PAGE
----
Figure 1 Computed tomography and magnetic resonance imaging photographs. A: Computed tomography scan showed a locally advanced malignant pancreatic mass of 34 mm in diameter surrounding and narrowing the coeliac trunk (arrow); B: Magnetic resonance imaging demonstrating the mass located in the pancreatic body (arrow).

The patient underwent abdominal vascular ultrasonographic scanning of the hepatic vein, inferior vena cava, superior mesenteric vein, splenic vein, and portal vein, which showed that the blood flow was unobstructed prior to the surgery. The blood flow volume of the splenic vein was 14.5 cm/s and that of the superior mesenteric vein was 18.8 cm/s. The diameter of the portal vein was 1.1 cm and its blood flow volume was 28.8 cm/s. The patient underwent IRE ablation under balanced general anesthesia for pancreatic cancer because the tumor mass was considered unresectable because of tumor infiltration of the celiac axis root and major abdominal blood vessels. Furthermore, multiple metastases were established in the lymph nodes of different regions. Before the IRE ablation, we performed tumor mass biopsies. The patient was admitted to the hospital after routine blood tests, which showed normal levels of leukocytes, neutrophils, erythrocytes, leukocytes, platelets, and amylase. These levels increased on postoperative day (POD) 2. The levels of C-reactive protein (CRP), interleukin-6 (IL-6), interleukin-8 (IL-8), and tumor necrosis factor (TNF) were also increased on POD 2. The amylase level of the drain from the IRE was 922.8 U/L on POD 3, which was 6 times higher than the upper limit of the normal serum amylase level, indicating the presence of postoperative pancreatic fistula according to the International Study Group on Pancreatic Fistula classification[11]. The drain amylase level reached the normal serum range on POD 5 and after the drain removal. The levels of cancer antigen 199 in the serum were decreased after the surgery. The re-evaluation MRI scan following the IRE ablation demonstrated thrombosis of the portal vein trunk on POD 7 and revealed that the tumor size had decreased (Figure 2).

Figure 2
Figure 2 Magnetic resonance imaging findings. Magnetic resonance imaging showed thrombosis of the portal vein trunk.

Non-occlusive PVT did not affect the patient’s general condition, and the patient was discharged from the hospital on POD 8 because she showed no other complications. The patient currently has good quality of life.

DISCUSSION

There is no effective treatment available for patients with pancreatic cancer. Therefore, we put forward a novel method of minimally invasive IRE for the treatment of pancreatic tumors, which was reported recently in 2008. Although IRE is now regarded as an attractive treatment option for locally advanced pancreatic cancer, there are some complications associated with the use of this method. PVT is a rare but serious postoperative complication of IRE[12]. Although the mechanism is still unclear[13], medical literature on the occurrence of PVT reports that it is associated with three factors: endothelial cell injury, slow blood flow, and hypercoagulable state of the blood. In pancreatitis, various inflammatory mediators are released with concomitant thrombosis, resulting in high levels of IL-6, IL-8, and TNF. These factors stimulate the hepatic cells, which in turn produce large quantities of CRP. CRP is a sensitive indicator of the severity of inflammation. The initial clinical signs of PVT are often subtle and similar to those observed in postoperative pancreatitis. PVT can be detected using CT, MRI, and Doppler ultrasonography. Doppler ultrasonography is a non-invasive, easily available bedside examination with an 89% sensitivity and 92% specificity in detecting PVT[14]. Early diagnosis of PVT might provide clinicians an opportunity for intervention before severe damage occurs. Once the thrombus is formed, thrombolysis and anticoagulation must be performed as soon as possible, including surgical treatment if necessary. In this case, the patient developed PVT, which did not completely block the portal vein. No clinical symptoms such as abdominal pain and portal hypertension were observed; hence, anticoagulant was not administered. However, the case was closely followed. The patient was administered no special medical treatment during the follow-up period because she recovered from acute pancreatitis and showed no signs of thrombus. In this case, the levels of prothrombin time, activated partial thromboplastin time, fibrinogen, and thrombin time were normal before the operation. But after surgery, the patient developed abnormal blood coagulation and significantly increased white blood cells, CRP, IL-6, IL-8, and TNF, which explains that PTV occurred due to abdominal surgery.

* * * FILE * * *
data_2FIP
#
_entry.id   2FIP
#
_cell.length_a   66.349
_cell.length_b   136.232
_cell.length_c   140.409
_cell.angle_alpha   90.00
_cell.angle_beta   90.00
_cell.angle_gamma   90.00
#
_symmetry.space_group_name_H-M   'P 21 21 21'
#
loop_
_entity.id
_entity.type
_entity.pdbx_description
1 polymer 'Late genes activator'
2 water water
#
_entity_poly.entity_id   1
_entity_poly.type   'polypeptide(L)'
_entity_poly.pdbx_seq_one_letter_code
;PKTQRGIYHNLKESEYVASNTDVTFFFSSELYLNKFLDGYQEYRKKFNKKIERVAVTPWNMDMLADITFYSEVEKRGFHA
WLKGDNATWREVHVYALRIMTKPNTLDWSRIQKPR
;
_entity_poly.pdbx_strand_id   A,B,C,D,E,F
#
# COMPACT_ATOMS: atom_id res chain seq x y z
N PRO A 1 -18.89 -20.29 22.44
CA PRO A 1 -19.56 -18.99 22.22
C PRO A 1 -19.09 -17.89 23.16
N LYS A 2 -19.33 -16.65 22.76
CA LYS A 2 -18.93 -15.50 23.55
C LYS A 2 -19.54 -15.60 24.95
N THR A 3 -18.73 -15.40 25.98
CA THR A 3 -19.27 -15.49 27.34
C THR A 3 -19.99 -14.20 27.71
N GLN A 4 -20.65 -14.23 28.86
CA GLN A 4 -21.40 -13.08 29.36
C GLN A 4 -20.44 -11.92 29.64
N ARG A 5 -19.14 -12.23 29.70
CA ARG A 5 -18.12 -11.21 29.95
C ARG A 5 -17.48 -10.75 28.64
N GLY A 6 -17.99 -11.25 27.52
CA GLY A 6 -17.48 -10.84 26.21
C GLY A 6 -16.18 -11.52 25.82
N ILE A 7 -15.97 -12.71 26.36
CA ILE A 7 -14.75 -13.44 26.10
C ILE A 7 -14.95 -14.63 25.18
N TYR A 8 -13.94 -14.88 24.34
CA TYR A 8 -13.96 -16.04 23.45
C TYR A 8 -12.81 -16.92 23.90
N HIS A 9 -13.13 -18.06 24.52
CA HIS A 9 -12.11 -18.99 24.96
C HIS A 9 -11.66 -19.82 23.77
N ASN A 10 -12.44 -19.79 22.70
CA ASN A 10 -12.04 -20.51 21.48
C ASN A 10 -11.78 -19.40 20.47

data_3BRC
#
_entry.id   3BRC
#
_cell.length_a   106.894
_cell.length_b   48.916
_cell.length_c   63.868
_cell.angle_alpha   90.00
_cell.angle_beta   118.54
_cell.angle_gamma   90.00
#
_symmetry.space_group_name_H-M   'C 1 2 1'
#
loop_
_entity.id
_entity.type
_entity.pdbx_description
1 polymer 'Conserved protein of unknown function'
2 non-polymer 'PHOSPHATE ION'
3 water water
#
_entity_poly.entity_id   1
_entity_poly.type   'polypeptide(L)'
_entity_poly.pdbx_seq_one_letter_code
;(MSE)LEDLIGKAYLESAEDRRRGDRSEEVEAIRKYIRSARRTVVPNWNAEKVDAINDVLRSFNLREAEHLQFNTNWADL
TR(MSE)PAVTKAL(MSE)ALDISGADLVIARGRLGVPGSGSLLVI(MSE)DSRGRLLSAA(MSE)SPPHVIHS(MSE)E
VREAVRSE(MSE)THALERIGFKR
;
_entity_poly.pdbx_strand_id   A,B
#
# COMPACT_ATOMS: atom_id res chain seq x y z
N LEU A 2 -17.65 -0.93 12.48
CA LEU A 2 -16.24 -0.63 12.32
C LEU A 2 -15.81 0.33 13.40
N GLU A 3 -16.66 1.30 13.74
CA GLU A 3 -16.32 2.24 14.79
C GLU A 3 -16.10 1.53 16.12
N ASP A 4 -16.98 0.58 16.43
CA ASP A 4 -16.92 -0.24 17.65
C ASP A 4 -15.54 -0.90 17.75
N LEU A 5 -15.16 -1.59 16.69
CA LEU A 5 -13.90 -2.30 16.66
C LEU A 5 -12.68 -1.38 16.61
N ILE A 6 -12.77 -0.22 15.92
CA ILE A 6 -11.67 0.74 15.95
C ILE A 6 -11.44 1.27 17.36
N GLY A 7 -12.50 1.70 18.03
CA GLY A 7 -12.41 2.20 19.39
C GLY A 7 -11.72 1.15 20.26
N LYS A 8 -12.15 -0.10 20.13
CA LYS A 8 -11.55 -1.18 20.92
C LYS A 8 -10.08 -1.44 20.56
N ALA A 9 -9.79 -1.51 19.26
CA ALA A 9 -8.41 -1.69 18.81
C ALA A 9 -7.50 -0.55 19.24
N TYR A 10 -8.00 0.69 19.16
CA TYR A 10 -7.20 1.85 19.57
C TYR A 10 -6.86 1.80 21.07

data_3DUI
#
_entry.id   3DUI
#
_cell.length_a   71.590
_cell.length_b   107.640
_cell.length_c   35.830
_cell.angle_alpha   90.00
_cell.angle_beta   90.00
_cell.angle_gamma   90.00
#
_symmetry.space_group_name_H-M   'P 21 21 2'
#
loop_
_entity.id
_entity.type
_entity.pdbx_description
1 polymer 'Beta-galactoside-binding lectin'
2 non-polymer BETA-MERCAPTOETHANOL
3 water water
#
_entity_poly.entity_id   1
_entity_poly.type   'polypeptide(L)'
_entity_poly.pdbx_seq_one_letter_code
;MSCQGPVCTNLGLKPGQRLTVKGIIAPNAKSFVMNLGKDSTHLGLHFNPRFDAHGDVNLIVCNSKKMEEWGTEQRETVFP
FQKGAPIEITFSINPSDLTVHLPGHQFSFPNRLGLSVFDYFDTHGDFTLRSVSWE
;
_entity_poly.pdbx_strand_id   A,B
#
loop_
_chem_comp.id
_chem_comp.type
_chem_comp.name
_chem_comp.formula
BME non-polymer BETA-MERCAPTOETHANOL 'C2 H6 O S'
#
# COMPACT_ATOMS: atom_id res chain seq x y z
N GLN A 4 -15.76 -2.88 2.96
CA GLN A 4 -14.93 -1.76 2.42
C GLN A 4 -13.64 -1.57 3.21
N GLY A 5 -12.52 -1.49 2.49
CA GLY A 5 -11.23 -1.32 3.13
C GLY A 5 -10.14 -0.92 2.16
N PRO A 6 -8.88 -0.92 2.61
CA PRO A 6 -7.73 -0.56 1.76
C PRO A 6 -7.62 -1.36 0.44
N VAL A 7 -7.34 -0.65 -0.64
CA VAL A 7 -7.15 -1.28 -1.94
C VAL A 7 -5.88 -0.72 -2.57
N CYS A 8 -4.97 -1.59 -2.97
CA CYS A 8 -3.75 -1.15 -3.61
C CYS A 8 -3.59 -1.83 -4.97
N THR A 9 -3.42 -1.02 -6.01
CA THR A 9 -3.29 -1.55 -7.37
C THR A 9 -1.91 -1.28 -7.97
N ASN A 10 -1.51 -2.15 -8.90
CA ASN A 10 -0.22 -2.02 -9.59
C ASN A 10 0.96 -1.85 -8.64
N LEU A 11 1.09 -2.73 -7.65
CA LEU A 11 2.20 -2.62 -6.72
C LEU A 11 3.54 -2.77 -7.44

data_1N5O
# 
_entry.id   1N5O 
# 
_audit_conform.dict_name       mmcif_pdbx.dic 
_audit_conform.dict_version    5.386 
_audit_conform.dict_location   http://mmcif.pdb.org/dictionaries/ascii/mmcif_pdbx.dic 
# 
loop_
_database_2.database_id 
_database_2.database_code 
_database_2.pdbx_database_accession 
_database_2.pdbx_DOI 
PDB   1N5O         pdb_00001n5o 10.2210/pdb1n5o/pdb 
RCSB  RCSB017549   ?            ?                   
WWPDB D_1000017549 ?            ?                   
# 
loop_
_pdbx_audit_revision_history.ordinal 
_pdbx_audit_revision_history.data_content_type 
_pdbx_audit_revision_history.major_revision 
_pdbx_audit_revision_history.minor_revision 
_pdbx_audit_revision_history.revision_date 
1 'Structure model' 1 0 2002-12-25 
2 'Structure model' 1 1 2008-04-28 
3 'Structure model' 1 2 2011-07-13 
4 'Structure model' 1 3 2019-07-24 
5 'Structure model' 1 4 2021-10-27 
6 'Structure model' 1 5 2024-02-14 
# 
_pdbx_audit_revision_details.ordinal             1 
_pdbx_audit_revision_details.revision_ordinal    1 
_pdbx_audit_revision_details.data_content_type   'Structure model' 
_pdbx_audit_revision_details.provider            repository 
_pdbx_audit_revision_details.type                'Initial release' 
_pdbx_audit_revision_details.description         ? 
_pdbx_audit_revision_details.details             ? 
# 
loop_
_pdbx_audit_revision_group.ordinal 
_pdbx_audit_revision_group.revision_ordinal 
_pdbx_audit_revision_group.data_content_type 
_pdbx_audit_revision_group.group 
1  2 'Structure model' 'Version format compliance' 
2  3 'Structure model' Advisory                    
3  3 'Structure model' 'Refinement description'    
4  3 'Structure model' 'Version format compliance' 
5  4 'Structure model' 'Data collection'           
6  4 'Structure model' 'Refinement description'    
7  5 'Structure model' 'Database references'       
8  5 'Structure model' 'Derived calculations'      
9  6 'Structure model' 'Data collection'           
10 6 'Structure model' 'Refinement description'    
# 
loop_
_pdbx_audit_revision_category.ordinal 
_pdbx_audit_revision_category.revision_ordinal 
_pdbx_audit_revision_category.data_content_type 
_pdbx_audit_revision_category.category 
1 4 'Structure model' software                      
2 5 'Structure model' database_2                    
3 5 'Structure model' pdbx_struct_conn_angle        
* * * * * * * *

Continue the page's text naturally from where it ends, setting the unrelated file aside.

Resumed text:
COMMENTS
Case characteristics